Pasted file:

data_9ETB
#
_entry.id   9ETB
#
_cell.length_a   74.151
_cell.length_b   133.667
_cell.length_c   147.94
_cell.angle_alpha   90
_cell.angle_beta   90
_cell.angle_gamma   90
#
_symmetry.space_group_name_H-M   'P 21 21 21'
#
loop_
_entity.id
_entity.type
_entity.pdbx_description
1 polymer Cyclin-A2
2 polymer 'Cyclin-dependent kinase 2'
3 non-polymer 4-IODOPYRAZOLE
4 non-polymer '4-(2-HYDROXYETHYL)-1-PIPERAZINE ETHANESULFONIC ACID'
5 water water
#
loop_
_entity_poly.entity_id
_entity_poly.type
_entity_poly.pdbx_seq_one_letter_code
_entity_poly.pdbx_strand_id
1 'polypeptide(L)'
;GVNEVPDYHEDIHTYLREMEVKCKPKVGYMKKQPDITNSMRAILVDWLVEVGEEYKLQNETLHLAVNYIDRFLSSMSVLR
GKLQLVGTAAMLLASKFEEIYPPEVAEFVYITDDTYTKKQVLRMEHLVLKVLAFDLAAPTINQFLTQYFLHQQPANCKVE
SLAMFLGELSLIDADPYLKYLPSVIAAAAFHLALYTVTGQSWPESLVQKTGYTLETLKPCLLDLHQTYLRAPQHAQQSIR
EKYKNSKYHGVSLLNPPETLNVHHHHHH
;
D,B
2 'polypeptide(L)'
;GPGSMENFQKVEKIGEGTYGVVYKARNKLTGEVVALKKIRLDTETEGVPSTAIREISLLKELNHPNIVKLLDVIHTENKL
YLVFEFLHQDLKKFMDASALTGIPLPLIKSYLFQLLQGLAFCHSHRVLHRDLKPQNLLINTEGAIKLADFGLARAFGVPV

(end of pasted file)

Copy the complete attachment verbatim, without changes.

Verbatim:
data_9ETB
#
_entry.id   9ETB
#
_cell.length_a   74.151
_cell.length_b   133.667
_cell.length_c   147.94
_cell.angle_alpha   90
_cell.angle_beta   90
_cell.angle_gamma   90
#
_symmetry.space_group_name_H-M   'P 21 21 21'
#
loop_
_entity.id
_entity.type
_entity.pdbx_description
1 polymer Cyclin-A2
2 polymer 'Cyclin-dependent kinase 2'
3 non-polymer 4-IODOPYRAZOLE
4 non-polymer '4-(2-HYDROXYETHYL)-1-PIPERAZINE ETHANESULFONIC ACID'
5 water water
#
loop_
_entity_poly.entity_id
_entity_poly.type
_entity_poly.pdbx_seq_one_letter_code
_entity_poly.pdbx_strand_id
1 'polypeptide(L)'
;GVNEVPDYHEDIHTYLREMEVKCKPKVGYMKKQPDITNSMRAILVDWLVEVGEEYKLQNETLHLAVNYIDRFLSSMSVLR
GKLQLVGTAAMLLASKFEEIYPPEVAEFVYITDDTYTKKQVLRMEHLVLKVLAFDLAAPTINQFLTQYFLHQQPANCKVE
SLAMFLGELSLIDADPYLKYLPSVIAAAAFHLALYTVTGQSWPESLVQKTGYTLETLKPCLLDLHQTYLRAPQHAQQSIR
EKYKNSKYHGVSLLNPPETLNVHHHHHH
;
D,B
2 'polypeptide(L)'
;GPGSMENFQKVEKIGEGTYGVVYKARNKLTGEVVALKKIRLDTETEGVPSTAIREISLLKELNHPNIVKLLDVIHTENKL
YLVFEFLHQDLKKFMDASALTGIPLPLIKSYLFQLLQGLAFCHSHRVLHRDLKPQNLLINTEGAIKLADFGLARAFGVPV